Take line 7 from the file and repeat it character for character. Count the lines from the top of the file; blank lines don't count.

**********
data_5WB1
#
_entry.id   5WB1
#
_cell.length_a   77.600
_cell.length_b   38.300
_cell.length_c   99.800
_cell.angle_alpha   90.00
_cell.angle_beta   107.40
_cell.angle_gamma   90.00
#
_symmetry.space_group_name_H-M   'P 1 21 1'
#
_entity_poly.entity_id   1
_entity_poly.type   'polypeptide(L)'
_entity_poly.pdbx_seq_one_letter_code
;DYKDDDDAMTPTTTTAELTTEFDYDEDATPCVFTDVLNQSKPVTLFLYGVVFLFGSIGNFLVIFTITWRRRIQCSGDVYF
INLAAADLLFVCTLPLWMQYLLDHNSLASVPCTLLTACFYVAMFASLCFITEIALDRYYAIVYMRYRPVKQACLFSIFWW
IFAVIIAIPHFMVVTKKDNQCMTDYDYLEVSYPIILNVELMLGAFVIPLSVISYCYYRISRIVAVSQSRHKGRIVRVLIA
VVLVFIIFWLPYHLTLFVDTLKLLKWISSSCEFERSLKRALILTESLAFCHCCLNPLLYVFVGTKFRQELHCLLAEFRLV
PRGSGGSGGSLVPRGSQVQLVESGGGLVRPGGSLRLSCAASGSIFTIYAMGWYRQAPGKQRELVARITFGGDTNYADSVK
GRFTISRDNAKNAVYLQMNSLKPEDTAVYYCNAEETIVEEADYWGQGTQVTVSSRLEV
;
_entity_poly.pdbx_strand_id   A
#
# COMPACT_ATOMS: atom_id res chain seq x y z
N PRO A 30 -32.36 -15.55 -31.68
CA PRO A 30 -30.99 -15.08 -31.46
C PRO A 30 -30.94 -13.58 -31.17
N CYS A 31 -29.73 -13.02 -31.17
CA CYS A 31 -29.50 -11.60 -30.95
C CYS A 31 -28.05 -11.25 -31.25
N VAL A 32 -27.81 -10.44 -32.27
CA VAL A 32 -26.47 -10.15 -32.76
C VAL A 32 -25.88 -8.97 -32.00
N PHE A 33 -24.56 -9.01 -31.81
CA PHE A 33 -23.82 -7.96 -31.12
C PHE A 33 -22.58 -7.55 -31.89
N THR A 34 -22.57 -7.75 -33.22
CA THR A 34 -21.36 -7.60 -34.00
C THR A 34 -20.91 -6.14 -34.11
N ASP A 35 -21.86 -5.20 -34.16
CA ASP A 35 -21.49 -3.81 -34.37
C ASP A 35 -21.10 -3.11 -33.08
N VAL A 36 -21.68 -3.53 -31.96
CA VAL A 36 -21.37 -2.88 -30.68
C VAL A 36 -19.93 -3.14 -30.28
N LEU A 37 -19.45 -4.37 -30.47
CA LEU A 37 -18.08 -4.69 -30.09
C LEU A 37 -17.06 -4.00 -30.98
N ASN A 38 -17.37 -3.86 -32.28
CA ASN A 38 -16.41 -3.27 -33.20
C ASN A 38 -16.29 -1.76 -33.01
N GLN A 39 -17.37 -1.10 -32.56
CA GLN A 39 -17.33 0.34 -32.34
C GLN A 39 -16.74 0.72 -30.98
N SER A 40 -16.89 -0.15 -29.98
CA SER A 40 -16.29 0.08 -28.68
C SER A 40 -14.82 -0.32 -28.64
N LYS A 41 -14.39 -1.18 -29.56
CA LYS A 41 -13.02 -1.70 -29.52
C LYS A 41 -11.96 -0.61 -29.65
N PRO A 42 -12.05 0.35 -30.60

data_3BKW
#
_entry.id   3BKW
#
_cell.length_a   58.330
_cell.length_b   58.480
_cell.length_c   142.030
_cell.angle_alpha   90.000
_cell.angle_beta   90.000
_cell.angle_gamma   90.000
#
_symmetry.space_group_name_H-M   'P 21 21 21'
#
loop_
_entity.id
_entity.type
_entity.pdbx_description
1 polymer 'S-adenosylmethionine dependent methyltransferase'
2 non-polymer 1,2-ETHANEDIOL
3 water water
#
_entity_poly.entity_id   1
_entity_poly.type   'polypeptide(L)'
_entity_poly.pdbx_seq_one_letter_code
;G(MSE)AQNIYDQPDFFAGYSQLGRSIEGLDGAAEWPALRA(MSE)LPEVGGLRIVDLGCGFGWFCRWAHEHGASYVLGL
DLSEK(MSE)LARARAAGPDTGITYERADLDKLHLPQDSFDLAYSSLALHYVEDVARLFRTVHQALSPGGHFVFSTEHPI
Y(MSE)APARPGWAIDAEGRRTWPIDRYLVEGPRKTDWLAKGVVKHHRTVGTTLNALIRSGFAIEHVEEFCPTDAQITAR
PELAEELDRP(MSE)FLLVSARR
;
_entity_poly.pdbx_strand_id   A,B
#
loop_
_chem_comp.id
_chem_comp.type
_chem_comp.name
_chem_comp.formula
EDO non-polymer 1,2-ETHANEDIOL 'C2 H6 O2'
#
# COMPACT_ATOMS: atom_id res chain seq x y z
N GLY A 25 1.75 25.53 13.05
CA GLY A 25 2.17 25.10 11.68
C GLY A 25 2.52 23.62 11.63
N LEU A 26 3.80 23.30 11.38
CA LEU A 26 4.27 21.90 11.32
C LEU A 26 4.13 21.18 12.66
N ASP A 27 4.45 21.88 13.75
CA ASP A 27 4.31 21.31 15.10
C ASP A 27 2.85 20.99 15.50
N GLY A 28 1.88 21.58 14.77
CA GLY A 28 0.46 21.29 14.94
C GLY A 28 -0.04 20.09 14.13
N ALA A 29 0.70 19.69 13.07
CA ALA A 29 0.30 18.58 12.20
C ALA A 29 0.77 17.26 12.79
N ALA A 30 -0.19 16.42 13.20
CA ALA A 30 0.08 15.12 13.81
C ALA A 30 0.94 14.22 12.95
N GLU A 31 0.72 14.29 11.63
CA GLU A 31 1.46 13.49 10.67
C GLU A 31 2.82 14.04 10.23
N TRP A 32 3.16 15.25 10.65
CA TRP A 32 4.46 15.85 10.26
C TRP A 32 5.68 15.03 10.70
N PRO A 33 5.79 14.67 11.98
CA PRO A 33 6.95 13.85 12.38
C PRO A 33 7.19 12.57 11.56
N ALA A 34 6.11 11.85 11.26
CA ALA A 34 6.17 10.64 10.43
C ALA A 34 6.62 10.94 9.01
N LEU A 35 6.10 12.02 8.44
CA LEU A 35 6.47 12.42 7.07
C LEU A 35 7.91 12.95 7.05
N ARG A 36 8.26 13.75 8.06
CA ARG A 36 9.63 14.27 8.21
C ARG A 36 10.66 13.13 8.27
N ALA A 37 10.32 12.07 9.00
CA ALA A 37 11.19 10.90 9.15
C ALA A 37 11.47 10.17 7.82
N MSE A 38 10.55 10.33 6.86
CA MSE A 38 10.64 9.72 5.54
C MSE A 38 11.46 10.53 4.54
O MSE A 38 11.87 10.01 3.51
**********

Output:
_cell.length_c   99.800